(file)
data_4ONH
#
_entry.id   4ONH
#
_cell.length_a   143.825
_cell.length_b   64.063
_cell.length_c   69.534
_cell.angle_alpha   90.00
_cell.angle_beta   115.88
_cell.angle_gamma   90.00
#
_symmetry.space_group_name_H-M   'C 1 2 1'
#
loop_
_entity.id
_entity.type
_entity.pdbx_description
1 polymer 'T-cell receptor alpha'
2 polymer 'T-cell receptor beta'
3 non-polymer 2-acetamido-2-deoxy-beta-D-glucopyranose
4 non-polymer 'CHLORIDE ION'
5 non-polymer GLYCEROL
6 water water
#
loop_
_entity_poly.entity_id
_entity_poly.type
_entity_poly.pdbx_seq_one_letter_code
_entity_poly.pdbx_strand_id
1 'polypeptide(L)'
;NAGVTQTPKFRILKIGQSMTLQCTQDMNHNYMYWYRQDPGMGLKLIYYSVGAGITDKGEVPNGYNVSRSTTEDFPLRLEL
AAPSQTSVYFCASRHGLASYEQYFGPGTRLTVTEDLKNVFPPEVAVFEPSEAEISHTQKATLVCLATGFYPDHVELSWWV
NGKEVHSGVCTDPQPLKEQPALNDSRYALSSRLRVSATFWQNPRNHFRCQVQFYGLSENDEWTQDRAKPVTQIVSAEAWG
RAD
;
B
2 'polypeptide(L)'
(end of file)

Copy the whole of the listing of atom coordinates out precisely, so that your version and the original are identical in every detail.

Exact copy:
data_4ONH
#
_entry.id   4ONH
#
_cell.length_a   143.825
_cell.length_b   64.063
_cell.length_c   69.534
_cell.angle_alpha   90.00
_cell.angle_beta   115.88
_cell.angle_gamma   90.00
#
_symmetry.space_group_name_H-M   'C 1 2 1'
#
loop_
_entity.id
_entity.type
_entity.pdbx_description
1 polymer 'T-cell receptor alpha'
2 polymer 'T-cell receptor beta'
3 non-polymer 2-acetamido-2-deoxy-beta-D-glucopyranose
4 non-polymer 'CHLORIDE ION'
5 non-polymer GLYCEROL
6 water water
#
loop_
_entity_poly.entity_id
_entity_poly.type
_entity_poly.pdbx_seq_one_letter_code
_entity_poly.pdbx_strand_id
1 'polypeptide(L)'
;NAGVTQTPKFRILKIGQSMTLQCTQDMNHNYMYWYRQDPGMGLKLIYYSVGAGITDKGEVPNGYNVSRSTTEDFPLRLEL
AAPSQTSVYFCASRHGLASYEQYFGPGTRLTVTEDLKNVFPPEVAVFEPSEAEISHTQKATLVCLATGFYPDHVELSWWV
NGKEVHSGVCTDPQPLKEQPALNDSRYALSSRLRVSATFWQNPRNHFRCQVQFYGLSENDEWTQDRAKPVTQIVSAEAWG
RAD
;
B
2 'polypeptide(L)'